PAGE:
AP (Sep. 16, 2014) Federal researchers are exploring more than a dozen underwater sites where they believe ships sank in the treacherous waters west of San Francisco in the decades following the Gold Rush. (Sept. 16) Video provided by AP
Powered by NewsLook.com
Conservationists Face Uphill PR Battle With New Shark Rules

Conservationists Face Uphill PR Battle With New Shark Rules

Newsy (Sep. 14, 2014) New conservation measures for shark fishing face an uphill PR battle in the fight to slow shark extinction. Video provided by Newsy
Powered by NewsLook.com

Search ScienceDaily

Number of stories in archives: 140,361

Find with keyword(s):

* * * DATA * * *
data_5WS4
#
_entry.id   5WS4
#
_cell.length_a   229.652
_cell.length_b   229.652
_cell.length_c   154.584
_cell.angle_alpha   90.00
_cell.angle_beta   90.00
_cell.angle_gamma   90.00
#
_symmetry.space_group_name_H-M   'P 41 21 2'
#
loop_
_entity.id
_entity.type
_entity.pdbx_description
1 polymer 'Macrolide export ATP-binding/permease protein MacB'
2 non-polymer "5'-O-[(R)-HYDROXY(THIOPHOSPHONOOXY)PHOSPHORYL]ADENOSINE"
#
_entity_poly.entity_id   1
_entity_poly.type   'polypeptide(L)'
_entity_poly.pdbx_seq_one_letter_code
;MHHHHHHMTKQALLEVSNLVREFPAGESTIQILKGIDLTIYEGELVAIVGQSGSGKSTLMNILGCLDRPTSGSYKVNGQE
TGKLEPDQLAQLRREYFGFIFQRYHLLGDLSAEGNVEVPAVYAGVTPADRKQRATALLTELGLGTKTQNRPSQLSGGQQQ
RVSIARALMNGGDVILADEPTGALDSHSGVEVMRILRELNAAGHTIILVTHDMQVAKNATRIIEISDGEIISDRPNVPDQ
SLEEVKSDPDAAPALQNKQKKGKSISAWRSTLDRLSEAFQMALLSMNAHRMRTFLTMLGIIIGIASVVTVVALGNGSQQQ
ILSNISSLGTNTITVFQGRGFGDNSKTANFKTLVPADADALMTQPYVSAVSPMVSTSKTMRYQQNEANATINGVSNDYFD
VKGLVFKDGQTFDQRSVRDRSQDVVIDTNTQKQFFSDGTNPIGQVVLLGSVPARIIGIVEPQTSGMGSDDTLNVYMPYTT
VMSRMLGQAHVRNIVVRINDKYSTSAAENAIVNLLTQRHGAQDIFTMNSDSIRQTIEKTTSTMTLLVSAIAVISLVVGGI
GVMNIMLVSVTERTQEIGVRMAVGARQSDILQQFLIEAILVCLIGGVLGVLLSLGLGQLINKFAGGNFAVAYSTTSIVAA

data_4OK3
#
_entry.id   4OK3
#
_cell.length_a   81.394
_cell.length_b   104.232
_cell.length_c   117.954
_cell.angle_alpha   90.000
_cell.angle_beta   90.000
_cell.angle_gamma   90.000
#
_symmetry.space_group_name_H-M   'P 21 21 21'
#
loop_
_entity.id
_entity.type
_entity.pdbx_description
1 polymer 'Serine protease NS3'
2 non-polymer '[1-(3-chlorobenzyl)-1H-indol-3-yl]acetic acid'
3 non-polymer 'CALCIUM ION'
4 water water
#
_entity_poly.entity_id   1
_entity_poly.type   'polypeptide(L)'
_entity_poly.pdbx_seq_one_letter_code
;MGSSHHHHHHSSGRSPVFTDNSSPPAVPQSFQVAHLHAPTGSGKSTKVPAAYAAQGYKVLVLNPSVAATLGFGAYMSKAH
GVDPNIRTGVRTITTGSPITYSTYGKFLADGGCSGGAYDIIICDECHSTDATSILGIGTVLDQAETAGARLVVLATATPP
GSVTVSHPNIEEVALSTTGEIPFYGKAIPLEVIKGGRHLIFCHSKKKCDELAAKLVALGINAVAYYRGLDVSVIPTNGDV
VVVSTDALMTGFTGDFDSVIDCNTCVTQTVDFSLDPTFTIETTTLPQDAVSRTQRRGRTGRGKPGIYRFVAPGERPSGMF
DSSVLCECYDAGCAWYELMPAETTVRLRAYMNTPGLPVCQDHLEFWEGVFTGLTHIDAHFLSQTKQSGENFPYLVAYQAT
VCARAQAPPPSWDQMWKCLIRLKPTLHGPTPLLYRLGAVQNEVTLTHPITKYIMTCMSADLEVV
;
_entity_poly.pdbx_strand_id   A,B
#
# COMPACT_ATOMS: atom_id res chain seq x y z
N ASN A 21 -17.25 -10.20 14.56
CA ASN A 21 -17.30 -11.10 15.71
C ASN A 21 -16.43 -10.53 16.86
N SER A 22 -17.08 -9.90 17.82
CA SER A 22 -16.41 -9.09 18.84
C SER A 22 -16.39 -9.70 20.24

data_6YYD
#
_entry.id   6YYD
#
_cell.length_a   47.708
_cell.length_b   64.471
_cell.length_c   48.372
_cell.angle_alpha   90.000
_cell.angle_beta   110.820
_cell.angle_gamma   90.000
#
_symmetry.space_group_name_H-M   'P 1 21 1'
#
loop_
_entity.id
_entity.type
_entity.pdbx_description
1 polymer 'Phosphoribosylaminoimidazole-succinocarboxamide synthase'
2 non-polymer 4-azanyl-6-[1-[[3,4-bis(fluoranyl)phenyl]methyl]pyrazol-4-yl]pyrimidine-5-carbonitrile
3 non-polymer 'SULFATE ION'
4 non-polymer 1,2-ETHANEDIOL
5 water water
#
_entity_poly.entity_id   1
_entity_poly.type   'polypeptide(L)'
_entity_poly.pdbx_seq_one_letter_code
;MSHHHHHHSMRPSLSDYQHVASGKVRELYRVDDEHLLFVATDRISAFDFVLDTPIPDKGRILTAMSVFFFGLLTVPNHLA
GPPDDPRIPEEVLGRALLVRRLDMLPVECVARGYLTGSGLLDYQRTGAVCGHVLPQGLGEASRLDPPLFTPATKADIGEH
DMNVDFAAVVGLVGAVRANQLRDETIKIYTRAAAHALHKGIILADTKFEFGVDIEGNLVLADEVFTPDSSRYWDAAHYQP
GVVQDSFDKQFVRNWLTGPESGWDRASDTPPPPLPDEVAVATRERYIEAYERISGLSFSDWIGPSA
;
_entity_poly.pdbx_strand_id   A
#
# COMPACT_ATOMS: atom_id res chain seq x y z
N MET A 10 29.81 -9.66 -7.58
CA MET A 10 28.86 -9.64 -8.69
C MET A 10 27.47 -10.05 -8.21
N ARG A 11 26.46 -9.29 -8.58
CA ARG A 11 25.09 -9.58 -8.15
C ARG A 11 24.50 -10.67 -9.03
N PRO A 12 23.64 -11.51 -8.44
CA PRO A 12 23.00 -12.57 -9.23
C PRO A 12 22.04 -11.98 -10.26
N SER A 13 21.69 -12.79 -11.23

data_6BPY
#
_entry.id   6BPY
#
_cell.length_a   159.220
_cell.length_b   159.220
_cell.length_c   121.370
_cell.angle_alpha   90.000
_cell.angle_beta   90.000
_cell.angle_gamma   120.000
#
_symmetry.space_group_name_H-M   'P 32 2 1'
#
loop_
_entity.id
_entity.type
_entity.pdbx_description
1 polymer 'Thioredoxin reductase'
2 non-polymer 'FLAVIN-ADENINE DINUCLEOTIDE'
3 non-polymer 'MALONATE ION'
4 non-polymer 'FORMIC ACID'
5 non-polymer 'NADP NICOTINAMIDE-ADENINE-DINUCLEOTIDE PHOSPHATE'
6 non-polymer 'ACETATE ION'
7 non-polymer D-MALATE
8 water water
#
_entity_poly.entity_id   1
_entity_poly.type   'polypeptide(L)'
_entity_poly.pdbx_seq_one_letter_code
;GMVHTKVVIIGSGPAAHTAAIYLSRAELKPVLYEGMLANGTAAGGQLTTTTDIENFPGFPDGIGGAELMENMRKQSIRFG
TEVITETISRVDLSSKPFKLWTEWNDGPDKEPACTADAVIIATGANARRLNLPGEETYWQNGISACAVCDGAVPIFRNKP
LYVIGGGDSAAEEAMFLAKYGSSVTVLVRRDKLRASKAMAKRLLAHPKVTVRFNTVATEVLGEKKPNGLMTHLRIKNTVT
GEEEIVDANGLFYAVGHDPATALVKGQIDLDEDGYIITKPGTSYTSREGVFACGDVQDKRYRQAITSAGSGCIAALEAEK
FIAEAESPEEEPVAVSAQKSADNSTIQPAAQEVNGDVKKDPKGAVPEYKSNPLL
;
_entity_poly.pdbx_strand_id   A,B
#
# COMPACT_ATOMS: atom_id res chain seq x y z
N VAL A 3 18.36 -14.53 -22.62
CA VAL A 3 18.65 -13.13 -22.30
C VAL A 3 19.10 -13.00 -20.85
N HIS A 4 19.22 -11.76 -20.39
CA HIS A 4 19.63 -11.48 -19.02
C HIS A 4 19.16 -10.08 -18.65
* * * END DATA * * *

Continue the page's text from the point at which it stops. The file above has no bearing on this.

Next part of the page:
Enter a keyword or phrase to search ScienceDaily for related topics and research stories.

Save/Print:
Share:

Breaking News:
from the past week

In Other News

... from NewsDaily.com

Science News

Health News

    Environment News

      Technology News



      Save/Print:
      Share:

      Free Subscriptions


      Get the latest science news with ScienceDaily's free email newsletters, updated daily and weekly. Or view hourly updated newsfeeds in your RSS reader:

      Get Social & Mobile


      Keep up to date with the latest news from ScienceDaily via social networks and mobile apps:

      Have Feedback?


      Tell us what you think of ScienceDaily -- we welcome both positive and negative comments. Have any problems using the site? Questions?
      Mobile: iPhone Android Web
      Follow: Facebook Twitter Google+
      Subscribe: RSS Feeds Email Newsletters
      Latest Headlines Health & Medicine Mind & Brain Space & Time Matter & Energy Computers & Math Plants & Animals Earth & Climate Fossils & Ruins